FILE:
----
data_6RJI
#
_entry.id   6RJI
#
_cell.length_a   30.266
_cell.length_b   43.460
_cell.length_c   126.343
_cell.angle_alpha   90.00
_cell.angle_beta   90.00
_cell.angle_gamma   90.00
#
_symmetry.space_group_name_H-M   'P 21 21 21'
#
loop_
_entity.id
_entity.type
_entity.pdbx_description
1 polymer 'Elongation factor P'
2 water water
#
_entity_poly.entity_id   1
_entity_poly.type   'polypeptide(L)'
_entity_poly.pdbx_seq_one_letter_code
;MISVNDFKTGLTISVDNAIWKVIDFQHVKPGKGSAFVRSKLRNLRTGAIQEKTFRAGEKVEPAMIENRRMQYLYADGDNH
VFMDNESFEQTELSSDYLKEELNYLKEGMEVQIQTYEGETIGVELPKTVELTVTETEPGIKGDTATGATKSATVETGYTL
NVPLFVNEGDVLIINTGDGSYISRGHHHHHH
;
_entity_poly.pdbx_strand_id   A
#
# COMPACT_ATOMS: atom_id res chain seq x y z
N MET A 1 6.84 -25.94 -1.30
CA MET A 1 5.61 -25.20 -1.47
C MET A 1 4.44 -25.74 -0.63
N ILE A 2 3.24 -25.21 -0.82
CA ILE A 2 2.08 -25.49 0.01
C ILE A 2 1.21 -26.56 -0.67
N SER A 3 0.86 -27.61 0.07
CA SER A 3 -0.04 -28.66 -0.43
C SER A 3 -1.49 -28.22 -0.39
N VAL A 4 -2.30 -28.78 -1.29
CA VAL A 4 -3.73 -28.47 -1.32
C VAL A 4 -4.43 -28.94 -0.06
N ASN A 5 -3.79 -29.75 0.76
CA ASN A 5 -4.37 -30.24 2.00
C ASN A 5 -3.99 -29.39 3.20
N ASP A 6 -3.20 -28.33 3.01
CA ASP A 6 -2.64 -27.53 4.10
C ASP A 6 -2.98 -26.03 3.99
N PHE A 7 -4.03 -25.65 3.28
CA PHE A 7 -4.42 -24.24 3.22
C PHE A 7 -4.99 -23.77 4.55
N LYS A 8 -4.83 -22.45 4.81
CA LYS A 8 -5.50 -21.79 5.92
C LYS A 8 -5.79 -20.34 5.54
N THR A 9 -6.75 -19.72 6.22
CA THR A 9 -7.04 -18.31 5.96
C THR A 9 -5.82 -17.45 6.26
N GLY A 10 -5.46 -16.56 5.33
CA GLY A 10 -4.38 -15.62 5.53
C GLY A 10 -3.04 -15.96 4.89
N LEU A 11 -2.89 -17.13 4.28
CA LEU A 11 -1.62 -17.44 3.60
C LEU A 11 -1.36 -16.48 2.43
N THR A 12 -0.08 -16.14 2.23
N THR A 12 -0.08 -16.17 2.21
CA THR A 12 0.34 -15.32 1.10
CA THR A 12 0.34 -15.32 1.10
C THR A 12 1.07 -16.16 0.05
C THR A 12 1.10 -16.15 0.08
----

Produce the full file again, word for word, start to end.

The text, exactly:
data_6RJI
#
_entry.id   6RJI
#
_cell.length_a   30.266
_cell.length_b   43.460
_cell.length_c   126.343
_cell.angle_alpha   90.00
_cell.angle_beta   90.00
_cell.angle_gamma   90.00
#
_symmetry.space_group_name_H-M   'P 21 21 21'
#
loop_
_entity.id
_entity.type
_entity.pdbx_description
1 polymer 'Elongation factor P'
2 water water
#
_entity_poly.entity_id   1
_entity_poly.type   'polypeptide(L)'
_entity_poly.pdbx_seq_one_letter_code
;MISVNDFKTGLTISVDNAIWKVIDFQHVKPGKGSAFVRSKLRNLRTGAIQEKTFRAGEKVEPAMIENRRMQYLYADGDNH
VFMDNESFEQTELSSDYLKEELNYLKEGMEVQIQTYEGETIGVELPKTVELTVTETEPGIKGDTATGATKSATVETGYTL
NVPLFVNEGDVLIINTGDGSYISRGHHHHHH
;
_entity_poly.pdbx_strand_id   A
#
# COMPACT_ATOMS: atom_id res chain seq x y z
N MET A 1 6.84 -25.94 -1.30
CA MET A 1 5.61 -25.20 -1.47
C MET A 1 4.44 -25.74 -0.63
N ILE A 2 3.24 -25.21 -0.82
CA ILE A 2 2.08 -25.49 0.01
C ILE A 2 1.21 -26.56 -0.67
N SER A 3 0.86 -27.61 0.07
CA SER A 3 -0.04 -28.66 -0.43
C SER A 3 -1.49 -28.22 -0.39
N VAL A 4 -2.30 -28.78 -1.29
CA VAL A 4 -3.73 -28.47 -1.32
C VAL A 4 -4.43 -28.94 -0.06
N ASN A 5 -3.79 -29.75 0.76
CA ASN A 5 -4.37 -30.24 2.00
C ASN A 5 -3.99 -29.39 3.20
N ASP A 6 -3.20 -28.33 3.01
CA ASP A 6 -2.64 -27.53 4.10
C ASP A 6 -2.98 -26.03 3.99
N PHE A 7 -4.03 -25.65 3.28
CA PHE A 7 -4.42 -24.24 3.22
C PHE A 7 -4.99 -23.77 4.55
N LYS A 8 -4.83 -22.45 4.81
CA LYS A 8 -5.50 -21.79 5.92
C LYS A 8 -5.79 -20.34 5.54
N THR A 9 -6.75 -19.72 6.22
CA THR A 9 -7.04 -18.31 5.96
C THR A 9 -5.82 -17.45 6.26
N GLY A 10 -5.46 -16.56 5.33
CA GLY A 10 -4.38 -15.62 5.53
C GLY A 10 -3.04 -15.96 4.89
N LEU A 11 -2.89 -17.13 4.28
CA LEU A 11 -1.62 -17.44 3.60
C LEU A 11 -1.36 -16.48 2.43
N THR A 12 -0.08 -16.14 2.23
N THR A 12 -0.08 -16.17 2.21
CA THR A 12 0.34 -15.32 1.10
CA THR A 12 0.34 -15.32 1.10
C THR A 12 1.07 -16.16 0.05
C THR A 12 1.10 -16.15 0.08